Similarly, Sandinista (yes, those retro-80s communists) gave up trying to implement a state telecommunications program (even though they haven’t been deterred in hollowing out other institutions and economic sectors with their brand of socialism since returning to power). Claro currently holds 65% of the Nicaraguan market, Movistar the remainder. At the other end of the spectrum (in so many ways), is neighboring Costa Rica. Since it began privatizing its mobile market a year ago, both Claro and Movistar have each achieved 14% of the market as a steady stream of customers have not only left state-mismanaged Otros, but it appears that subscriber data from the independent International Telecommunications Union indicates that Otros has failed to gain any new ones.
Jamaicans have been lamenting the loss of Claro all year as private Irish-owned, Bermuda-incorporated Digicel has been heavily discriminating against the 20% that still holds on to the island’s number two mobile provider LIME – a subsidiary of C&W Communications (LSE: CWC). Meanwhile, Claro’s swap for Digicel’s holdings in El Salvador and Honduras has turned what could have been losses in Jamaica into likely gains in Central America.
In Honduras, the government carrier, Hondutel, has been reduced to 1% as Claro’s entry into the market is part of a Latin America-wide effort to erode Millicom’s (Tigo) (NASDAQOTH: MIICF) hold on the most emerging parts of the hemisphere. Millicom used to rely on being the only carrier in rougher parts of the region (ranging from El Salvador to Paraguay), but Claro and Movistar’s new ventures offer increasingly better price, quality, and service in every one of Millicom’s markets. Moreover, while it is attempting to enter the more sophisticated segments of the telecommunications market with its recent acquisition of Cablevision Paraguay, it lags far behind Claro and Movistar in executing and maintaining broadband and next generation telecom activities.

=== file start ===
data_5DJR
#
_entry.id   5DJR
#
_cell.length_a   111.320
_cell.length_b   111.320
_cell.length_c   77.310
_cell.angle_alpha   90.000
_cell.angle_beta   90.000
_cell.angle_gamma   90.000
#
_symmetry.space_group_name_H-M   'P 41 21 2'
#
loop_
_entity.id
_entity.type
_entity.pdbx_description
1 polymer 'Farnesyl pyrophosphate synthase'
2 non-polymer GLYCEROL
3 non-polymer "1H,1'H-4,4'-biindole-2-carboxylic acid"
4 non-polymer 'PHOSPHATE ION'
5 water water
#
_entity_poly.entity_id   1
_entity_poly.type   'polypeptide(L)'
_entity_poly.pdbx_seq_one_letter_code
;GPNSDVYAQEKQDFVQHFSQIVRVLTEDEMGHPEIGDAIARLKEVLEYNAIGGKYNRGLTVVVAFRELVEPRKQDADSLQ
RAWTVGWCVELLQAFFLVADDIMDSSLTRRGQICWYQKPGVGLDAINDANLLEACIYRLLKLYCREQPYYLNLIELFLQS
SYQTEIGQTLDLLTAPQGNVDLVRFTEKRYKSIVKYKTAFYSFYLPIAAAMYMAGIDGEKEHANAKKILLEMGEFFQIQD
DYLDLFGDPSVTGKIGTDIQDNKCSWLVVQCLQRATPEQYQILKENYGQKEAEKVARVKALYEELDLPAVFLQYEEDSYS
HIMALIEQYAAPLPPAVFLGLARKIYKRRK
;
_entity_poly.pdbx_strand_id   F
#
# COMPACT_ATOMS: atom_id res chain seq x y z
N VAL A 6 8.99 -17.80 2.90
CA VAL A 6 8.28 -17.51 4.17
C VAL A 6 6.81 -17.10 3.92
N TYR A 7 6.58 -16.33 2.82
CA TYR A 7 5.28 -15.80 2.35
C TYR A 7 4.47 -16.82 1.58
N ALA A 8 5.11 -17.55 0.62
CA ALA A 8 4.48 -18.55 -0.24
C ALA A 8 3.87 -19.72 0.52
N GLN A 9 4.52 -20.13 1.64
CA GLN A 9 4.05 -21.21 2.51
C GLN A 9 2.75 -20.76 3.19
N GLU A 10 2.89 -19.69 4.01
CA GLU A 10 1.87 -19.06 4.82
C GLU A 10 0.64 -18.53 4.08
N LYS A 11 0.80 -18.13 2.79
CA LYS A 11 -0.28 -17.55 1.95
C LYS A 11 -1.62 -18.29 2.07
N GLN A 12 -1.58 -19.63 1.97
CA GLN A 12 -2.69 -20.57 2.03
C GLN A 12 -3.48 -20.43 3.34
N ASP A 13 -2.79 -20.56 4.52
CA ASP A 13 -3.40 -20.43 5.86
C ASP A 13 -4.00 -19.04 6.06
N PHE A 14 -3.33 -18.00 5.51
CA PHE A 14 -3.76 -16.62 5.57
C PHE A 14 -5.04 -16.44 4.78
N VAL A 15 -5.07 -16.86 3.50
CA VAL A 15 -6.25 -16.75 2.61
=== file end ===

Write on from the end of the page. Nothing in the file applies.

While India’s Bharti Airtel and China Mobile (NYSE: CHL) may have more subscribers than Mexico-based America Movil, they are primarily or exclusively domestic concerns. Further handicapping China Mobile is the 75% stake the People’s Republic has directly in the company. Chinese state-owned enterprises have not done well in competitive situations outside their home market and America Movil’s track record of slaying government-linked enterprises wherever they have encountered them in Latin America bode well for its eventual bid for king of the global telecommunications hill.
[continued from Beware of Bureaucrats Bearing Reports – Debunking the OECD’s Bunk]
[continued in America Movil: The Real Social Network]
Nick Slepko (hukgon) has no position in any company mentioned here at the time of publication. The Motley Fool owns shares of China Mobile. Try any of our Foolish newsletter services free for 30 days. We Fools may not all hold the same opinions, but we all believe that considering a diverse range of insights makes us better investors. The Motley Fool has a disclosure policy. Is this post wrong? Click here. Think you can do better? Join us and write your own!